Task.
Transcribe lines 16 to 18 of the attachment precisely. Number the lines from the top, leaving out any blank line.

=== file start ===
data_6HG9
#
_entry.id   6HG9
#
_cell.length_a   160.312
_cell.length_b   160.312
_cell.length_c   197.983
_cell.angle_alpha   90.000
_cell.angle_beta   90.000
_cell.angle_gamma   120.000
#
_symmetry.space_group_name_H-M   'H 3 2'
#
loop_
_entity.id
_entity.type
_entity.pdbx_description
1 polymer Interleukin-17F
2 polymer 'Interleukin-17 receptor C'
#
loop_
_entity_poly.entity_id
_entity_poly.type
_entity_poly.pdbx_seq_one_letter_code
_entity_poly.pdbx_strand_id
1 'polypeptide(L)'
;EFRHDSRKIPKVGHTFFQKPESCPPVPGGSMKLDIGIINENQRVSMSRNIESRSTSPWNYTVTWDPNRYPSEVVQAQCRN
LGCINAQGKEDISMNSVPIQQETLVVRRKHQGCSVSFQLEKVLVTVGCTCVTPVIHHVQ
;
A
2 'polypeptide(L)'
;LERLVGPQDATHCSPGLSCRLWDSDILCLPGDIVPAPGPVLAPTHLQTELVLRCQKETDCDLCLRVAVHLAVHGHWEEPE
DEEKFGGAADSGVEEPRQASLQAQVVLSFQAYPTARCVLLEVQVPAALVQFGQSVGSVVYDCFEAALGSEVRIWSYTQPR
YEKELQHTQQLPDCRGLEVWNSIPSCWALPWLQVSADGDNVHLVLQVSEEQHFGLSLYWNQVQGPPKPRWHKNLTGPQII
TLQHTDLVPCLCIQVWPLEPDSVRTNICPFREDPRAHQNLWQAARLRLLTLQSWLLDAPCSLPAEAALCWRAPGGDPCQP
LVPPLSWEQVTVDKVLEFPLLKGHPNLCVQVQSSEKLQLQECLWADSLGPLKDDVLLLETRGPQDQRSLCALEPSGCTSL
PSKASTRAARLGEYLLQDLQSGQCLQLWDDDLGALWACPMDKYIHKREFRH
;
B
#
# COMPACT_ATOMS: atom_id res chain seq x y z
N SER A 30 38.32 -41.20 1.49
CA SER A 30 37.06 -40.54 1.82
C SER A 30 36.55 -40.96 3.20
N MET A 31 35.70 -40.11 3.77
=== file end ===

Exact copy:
_entity.type
_entity.pdbx_description
1 polymer Interleukin-17F